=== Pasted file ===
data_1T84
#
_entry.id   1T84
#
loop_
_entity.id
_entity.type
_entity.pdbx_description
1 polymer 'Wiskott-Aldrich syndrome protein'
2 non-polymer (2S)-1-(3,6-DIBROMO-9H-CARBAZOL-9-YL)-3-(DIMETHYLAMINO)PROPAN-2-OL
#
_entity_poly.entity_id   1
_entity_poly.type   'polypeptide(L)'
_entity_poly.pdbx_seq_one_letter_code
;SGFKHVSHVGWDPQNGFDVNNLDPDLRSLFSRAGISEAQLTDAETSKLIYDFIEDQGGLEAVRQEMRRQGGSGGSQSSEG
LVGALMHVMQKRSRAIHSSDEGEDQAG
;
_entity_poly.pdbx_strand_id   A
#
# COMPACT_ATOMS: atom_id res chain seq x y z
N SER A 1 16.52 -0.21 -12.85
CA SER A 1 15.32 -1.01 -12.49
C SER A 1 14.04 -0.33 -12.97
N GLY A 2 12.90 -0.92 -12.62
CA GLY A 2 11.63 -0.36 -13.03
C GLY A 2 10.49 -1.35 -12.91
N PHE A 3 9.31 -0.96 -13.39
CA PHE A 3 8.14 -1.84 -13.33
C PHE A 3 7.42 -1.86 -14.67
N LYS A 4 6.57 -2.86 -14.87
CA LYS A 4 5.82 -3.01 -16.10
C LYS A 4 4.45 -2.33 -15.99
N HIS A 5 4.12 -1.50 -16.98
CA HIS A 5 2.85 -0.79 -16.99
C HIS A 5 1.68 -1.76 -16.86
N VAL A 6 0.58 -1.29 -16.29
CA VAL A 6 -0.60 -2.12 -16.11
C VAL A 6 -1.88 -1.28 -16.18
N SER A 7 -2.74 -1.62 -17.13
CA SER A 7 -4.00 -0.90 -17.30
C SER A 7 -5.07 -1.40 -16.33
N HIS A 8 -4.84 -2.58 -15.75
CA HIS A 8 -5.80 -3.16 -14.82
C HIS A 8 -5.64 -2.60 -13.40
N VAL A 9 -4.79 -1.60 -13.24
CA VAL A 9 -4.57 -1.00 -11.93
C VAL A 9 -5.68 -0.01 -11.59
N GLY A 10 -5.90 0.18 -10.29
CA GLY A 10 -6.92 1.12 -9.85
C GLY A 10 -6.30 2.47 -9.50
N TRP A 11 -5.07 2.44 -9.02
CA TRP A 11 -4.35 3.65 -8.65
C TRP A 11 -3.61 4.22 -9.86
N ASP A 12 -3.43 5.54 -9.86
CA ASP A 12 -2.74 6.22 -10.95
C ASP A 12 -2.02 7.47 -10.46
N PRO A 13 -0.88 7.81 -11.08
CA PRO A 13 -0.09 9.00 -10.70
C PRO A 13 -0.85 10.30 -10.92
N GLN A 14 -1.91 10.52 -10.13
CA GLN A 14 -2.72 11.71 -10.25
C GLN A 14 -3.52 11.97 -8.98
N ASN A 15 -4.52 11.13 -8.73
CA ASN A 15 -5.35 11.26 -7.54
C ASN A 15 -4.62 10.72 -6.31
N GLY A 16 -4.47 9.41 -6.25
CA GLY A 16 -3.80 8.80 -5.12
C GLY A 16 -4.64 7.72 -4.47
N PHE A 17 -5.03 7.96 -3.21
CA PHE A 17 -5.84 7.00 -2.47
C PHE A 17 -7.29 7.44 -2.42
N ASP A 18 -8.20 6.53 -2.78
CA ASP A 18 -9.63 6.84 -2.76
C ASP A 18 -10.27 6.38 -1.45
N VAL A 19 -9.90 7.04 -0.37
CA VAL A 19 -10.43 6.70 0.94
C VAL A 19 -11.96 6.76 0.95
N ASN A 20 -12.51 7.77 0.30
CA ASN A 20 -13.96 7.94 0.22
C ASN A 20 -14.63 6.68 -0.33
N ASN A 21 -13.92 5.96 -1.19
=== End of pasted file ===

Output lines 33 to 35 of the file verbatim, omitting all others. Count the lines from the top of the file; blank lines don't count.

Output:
N HIS A 5 4.12 -1.50 -16.98
CA HIS A 5 2.85 -0.79 -16.99
C HIS A 5 1.68 -1.76 -16.86